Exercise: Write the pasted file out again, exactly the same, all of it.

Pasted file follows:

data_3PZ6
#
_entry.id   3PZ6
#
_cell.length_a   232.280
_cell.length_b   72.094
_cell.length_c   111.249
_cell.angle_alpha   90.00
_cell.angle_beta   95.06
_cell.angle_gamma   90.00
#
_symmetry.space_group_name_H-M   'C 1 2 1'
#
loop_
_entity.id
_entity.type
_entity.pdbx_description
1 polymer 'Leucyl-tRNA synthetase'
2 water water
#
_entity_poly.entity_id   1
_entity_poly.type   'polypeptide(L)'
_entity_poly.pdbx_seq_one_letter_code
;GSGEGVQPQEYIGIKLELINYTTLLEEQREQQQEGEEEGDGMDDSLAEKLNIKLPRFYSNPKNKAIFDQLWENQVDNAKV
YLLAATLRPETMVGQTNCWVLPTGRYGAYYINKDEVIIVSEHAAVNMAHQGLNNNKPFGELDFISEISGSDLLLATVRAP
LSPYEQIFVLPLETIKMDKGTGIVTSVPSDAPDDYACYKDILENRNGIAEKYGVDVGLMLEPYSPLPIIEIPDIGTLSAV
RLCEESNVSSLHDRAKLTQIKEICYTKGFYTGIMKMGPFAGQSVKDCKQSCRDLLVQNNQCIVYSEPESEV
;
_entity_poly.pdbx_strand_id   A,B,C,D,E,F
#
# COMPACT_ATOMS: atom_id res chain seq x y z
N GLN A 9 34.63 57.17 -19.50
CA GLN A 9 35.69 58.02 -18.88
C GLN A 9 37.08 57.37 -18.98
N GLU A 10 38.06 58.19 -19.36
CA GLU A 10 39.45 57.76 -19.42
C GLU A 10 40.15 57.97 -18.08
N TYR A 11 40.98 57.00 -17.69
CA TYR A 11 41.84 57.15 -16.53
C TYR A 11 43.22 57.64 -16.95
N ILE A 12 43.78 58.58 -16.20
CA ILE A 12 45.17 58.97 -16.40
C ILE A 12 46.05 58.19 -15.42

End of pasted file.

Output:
data_3PZ6
#
_entry.id   3PZ6
#
_cell.length_a   232.280
_cell.length_b   72.094
_cell.length_c   111.249
_cell.angle_alpha   90.00
_cell.angle_beta   95.06
_cell.angle_gamma   90.00
#
_symmetry.space_group_name_H-M   'C 1 2 1'
#
loop_
_entity.id
_entity.type
_entity.pdbx_description
1 polymer 'Leucyl-tRNA synthetase'
2 water water
#
_entity_poly.entity_id   1
_entity_poly.type   'polypeptide(L)'
_entity_poly.pdbx_seq_one_letter_code
;GSGEGVQPQEYIGIKLELINYTTLLEEQREQQQEGEEEGDGMDDSLAEKLNIKLPRFYSNPKNKAIFDQLWENQVDNAKV
YLLAATLRPETMVGQTNCWVLPTGRYGAYYINKDEVIIVSEHAAVNMAHQGLNNNKPFGELDFISEISGSDLLLATVRAP
LSPYEQIFVLPLETIKMDKGTGIVTSVPSDAPDDYACYKDILENRNGIAEKYGVDVGLMLEPYSPLPIIEIPDIGTLSAV
RLCEESNVSSLHDRAKLTQIKEICYTKGFYTGIMKMGPFAGQSVKDCKQSCRDLLVQNNQCIVYSEPESEV
;
_entity_poly.pdbx_strand_id   A,B,C,D,E,F
#
# COMPACT_ATOMS: atom_id res chain seq x y z
N GLN A 9 34.63 57.17 -19.50
CA GLN A 9 35.69 58.02 -18.88
C GLN A 9 37.08 57.37 -18.98
N GLU A 10 38.06 58.19 -19.36
CA GLU A 10 39.45 57.76 -19.42
C GLU A 10 40.15 57.97 -18.08
N TYR A 11 40.98 57.00 -17.69
CA TYR A 11 41.84 57.15 -16.53
C TYR A 11 43.22 57.64 -16.95
N ILE A 12 43.78 58.58 -16.20
CA ILE A 12 45.17 58.97 -16.40
C ILE A 12 46.05 58.19 -15.42